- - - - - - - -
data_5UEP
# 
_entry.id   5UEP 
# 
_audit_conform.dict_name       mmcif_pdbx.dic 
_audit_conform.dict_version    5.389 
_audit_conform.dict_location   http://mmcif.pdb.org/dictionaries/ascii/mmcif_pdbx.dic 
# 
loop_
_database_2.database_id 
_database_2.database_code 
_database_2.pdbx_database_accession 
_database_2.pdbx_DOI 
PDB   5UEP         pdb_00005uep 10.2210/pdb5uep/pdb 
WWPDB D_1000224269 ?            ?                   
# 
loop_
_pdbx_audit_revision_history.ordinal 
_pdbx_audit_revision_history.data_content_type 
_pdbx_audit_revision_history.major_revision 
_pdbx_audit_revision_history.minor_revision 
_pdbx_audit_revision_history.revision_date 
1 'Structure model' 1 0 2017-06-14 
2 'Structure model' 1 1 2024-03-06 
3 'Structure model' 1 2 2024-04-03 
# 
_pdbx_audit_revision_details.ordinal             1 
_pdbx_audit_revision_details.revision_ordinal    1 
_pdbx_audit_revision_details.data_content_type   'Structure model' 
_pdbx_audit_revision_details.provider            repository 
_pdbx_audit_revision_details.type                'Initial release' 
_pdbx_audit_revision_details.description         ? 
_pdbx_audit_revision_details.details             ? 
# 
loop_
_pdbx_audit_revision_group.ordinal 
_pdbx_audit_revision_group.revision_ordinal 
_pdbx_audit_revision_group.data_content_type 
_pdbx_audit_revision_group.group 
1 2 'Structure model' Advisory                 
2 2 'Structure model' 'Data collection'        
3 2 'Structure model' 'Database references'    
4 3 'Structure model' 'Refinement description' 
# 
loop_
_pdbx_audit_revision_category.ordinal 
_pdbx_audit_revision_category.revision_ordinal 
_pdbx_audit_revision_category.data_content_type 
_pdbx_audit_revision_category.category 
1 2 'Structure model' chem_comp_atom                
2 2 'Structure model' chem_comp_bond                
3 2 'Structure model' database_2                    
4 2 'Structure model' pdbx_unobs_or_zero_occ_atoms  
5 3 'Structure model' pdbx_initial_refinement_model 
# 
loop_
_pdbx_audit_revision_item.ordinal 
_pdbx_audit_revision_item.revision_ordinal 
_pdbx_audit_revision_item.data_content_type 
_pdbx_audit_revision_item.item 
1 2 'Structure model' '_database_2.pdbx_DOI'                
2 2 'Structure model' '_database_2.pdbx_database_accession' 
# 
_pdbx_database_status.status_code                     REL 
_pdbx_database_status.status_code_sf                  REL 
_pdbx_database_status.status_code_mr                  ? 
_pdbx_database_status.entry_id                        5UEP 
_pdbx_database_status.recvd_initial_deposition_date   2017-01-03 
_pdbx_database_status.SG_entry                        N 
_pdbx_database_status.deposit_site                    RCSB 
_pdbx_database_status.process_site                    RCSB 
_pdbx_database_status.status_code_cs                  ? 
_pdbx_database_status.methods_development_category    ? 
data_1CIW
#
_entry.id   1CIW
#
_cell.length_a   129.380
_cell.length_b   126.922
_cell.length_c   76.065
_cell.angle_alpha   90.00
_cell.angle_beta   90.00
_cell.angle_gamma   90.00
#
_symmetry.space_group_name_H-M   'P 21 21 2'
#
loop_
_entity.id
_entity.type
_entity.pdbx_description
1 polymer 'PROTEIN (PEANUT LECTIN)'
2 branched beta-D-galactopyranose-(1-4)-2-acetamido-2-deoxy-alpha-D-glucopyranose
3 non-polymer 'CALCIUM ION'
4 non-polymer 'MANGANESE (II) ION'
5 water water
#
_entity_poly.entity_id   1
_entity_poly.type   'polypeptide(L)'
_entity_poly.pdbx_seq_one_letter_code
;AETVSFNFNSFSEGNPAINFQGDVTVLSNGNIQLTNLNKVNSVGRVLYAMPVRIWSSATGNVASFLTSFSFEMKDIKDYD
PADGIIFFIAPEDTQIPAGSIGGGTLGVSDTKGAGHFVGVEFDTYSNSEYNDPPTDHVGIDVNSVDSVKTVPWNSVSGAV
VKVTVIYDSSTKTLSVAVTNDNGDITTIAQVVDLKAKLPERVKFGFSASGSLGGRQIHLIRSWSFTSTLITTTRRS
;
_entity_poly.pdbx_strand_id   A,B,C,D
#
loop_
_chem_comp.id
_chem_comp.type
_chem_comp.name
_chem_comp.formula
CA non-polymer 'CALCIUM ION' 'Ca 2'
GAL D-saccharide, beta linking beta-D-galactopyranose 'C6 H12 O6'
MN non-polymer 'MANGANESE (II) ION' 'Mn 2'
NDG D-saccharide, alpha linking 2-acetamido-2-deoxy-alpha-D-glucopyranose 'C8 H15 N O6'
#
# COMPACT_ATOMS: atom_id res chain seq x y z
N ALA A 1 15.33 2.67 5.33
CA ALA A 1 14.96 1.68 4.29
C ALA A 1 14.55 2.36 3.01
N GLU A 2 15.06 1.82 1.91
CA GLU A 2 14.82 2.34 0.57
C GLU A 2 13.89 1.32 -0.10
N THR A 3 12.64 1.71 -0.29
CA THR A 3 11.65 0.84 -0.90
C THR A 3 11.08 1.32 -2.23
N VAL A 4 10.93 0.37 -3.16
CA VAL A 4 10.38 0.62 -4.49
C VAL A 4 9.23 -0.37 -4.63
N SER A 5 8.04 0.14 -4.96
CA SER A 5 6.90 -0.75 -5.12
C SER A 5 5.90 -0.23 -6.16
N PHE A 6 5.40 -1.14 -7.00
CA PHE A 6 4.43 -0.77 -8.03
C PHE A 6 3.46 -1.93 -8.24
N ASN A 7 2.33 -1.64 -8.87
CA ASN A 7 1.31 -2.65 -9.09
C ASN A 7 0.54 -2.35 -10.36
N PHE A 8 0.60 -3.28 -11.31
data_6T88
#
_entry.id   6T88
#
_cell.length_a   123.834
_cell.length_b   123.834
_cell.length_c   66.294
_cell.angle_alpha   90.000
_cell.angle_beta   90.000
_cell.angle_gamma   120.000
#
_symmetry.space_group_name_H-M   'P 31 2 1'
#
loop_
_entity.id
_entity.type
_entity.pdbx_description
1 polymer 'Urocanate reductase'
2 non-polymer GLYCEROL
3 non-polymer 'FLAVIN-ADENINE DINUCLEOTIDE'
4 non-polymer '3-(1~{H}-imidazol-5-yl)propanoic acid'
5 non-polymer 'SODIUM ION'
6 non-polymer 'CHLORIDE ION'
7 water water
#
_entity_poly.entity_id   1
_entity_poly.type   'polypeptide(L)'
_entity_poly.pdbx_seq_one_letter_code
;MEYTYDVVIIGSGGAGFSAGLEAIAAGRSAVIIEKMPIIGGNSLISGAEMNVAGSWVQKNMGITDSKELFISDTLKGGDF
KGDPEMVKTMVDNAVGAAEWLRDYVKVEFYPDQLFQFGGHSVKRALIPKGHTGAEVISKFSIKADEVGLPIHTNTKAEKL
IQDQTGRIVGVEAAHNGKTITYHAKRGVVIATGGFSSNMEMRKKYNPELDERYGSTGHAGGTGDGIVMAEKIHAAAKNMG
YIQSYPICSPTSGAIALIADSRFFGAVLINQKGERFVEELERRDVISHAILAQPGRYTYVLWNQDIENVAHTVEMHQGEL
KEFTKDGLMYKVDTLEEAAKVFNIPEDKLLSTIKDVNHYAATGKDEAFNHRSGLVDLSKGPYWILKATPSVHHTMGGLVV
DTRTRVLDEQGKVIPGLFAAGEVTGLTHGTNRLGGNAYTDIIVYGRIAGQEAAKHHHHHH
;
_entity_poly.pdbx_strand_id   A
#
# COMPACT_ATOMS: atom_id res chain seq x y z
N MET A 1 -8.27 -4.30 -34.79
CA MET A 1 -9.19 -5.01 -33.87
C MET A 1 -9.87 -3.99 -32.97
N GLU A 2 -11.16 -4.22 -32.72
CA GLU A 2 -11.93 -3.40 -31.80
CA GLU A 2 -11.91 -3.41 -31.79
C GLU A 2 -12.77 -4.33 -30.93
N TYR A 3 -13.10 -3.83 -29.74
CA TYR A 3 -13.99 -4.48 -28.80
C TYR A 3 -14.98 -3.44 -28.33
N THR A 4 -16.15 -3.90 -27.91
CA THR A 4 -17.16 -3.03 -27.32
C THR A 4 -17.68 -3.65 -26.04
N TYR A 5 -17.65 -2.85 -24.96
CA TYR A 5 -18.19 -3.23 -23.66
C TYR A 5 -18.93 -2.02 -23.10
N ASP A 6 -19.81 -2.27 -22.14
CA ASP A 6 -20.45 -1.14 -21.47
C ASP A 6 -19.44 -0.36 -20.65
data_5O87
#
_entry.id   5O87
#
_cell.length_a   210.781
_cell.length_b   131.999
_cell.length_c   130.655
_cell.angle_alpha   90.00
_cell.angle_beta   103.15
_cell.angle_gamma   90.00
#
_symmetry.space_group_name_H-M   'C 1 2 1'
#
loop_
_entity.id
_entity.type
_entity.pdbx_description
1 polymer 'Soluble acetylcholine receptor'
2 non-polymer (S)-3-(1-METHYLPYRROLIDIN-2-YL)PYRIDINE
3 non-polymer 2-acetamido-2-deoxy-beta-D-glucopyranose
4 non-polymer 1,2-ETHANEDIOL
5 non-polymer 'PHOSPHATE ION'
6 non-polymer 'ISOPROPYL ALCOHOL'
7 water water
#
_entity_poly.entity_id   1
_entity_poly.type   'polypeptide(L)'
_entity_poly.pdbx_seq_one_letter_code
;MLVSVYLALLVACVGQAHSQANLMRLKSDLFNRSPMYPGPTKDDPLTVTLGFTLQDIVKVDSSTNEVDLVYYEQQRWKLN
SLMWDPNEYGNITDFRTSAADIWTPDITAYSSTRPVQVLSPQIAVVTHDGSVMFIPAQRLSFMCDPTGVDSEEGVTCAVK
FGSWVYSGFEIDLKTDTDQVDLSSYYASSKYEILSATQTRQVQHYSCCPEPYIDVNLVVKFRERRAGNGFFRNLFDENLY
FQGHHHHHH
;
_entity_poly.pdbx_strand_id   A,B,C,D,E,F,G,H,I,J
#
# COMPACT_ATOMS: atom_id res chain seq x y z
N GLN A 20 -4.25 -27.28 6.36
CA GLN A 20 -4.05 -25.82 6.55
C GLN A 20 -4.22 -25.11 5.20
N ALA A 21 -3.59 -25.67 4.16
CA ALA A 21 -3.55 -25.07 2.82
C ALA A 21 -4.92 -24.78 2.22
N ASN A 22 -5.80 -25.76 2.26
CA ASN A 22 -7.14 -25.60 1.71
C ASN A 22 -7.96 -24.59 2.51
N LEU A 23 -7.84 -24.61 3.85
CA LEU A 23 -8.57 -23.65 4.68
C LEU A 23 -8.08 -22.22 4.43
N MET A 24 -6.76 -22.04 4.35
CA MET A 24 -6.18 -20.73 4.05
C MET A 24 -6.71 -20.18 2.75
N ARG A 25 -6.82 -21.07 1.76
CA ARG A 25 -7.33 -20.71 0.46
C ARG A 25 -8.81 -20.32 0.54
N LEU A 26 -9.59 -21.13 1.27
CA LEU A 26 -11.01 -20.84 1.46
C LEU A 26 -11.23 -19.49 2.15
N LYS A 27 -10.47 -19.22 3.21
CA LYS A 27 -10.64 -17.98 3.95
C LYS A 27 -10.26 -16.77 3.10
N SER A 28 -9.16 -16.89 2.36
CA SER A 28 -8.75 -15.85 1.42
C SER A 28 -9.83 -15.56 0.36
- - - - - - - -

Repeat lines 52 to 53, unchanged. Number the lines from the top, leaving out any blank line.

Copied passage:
3 2 'Structure model' database_2                    
4 2 'Structure model' pdbx_unobs_or_zero_occ_atoms  